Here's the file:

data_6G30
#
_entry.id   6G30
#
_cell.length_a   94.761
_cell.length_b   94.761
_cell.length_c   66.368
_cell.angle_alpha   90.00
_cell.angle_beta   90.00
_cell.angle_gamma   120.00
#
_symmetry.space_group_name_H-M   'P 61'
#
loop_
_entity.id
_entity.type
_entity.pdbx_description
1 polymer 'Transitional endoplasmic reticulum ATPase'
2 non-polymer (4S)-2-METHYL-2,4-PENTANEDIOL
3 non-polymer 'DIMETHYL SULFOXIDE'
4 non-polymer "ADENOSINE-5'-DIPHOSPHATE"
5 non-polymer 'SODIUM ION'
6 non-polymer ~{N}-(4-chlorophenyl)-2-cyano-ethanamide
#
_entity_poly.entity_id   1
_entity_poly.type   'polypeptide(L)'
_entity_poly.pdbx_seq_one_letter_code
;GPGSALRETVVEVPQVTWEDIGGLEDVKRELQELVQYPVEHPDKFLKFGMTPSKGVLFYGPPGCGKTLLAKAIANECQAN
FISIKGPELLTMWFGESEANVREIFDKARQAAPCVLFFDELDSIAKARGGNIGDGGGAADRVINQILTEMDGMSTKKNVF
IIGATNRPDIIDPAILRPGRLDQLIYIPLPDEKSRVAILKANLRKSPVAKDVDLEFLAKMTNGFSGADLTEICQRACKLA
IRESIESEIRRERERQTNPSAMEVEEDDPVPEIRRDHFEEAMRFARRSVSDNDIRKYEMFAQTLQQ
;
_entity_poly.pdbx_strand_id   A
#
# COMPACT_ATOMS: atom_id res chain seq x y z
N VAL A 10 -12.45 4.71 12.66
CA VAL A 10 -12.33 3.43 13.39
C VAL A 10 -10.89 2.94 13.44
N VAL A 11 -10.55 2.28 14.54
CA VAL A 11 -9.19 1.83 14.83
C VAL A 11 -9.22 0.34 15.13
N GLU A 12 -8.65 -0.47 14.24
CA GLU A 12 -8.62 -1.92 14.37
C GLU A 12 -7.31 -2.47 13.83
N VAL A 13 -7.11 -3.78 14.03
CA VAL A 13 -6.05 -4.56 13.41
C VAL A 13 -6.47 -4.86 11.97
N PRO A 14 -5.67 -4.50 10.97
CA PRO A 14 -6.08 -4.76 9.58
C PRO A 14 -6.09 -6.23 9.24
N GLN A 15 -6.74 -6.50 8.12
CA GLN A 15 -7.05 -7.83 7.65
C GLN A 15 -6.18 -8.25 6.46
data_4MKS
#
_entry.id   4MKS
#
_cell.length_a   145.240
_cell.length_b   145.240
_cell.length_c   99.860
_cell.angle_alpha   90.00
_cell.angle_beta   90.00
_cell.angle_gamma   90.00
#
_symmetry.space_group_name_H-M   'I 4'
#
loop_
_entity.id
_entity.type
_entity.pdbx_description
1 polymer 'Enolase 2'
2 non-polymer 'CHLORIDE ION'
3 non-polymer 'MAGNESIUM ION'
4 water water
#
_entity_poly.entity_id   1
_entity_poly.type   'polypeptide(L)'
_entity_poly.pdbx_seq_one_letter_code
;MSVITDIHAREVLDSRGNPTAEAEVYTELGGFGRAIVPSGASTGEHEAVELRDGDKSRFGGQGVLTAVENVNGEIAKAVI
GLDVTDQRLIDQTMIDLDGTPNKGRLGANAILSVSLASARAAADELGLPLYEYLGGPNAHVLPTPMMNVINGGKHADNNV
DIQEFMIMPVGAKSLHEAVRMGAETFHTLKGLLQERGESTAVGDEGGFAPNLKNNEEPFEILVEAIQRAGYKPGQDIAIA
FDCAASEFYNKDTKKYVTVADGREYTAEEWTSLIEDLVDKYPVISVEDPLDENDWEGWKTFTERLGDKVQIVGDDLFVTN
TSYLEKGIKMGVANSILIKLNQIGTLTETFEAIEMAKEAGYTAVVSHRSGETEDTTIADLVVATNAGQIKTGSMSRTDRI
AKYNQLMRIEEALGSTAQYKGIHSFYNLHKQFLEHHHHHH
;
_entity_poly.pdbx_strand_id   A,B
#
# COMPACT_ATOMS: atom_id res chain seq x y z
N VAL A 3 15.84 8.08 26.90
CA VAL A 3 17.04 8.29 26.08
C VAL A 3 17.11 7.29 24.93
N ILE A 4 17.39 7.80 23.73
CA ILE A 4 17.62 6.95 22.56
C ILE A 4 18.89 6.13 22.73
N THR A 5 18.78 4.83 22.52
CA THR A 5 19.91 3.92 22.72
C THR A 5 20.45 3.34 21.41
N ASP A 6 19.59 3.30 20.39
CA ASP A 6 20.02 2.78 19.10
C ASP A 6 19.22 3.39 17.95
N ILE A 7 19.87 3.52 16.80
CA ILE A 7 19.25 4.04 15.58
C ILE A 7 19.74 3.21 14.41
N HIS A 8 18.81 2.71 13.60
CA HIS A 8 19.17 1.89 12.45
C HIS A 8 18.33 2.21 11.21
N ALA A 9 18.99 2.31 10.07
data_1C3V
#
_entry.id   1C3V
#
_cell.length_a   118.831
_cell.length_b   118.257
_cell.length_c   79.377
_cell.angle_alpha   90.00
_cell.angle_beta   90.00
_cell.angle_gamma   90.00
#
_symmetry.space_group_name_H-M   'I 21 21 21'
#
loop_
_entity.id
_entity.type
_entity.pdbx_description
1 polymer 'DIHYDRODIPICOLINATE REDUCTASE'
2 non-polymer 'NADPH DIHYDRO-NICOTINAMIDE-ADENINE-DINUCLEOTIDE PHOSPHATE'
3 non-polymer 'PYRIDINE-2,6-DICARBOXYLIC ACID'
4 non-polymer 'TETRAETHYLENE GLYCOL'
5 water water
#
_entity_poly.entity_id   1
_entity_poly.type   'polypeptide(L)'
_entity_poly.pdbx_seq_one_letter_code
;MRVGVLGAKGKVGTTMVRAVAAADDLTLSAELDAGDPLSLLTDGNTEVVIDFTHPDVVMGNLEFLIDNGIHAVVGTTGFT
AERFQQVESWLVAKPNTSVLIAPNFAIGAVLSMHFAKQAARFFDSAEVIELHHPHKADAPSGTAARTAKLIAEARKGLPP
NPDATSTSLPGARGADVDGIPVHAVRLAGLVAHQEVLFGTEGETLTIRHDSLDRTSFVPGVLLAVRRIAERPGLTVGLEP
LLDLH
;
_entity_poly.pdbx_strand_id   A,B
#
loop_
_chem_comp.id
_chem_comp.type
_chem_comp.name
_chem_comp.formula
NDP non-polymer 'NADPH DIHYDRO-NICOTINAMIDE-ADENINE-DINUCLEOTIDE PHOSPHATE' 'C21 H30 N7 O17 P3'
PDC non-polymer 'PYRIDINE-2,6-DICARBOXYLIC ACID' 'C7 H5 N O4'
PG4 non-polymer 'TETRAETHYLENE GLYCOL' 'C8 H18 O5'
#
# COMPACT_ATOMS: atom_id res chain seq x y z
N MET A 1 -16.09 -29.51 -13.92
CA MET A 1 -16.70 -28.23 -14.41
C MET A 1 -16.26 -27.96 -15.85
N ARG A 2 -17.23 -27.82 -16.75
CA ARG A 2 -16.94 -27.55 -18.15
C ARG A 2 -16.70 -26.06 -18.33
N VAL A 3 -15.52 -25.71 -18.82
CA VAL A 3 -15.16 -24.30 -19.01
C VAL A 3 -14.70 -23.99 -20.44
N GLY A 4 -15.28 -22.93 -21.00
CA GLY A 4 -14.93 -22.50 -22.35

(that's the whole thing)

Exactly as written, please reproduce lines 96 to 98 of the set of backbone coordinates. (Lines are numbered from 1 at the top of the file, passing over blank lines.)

CA THR A 5 19.91 3.92 22.72
C THR A 5 20.45 3.34 21.41
N ASP A 6 19.59 3.30 20.39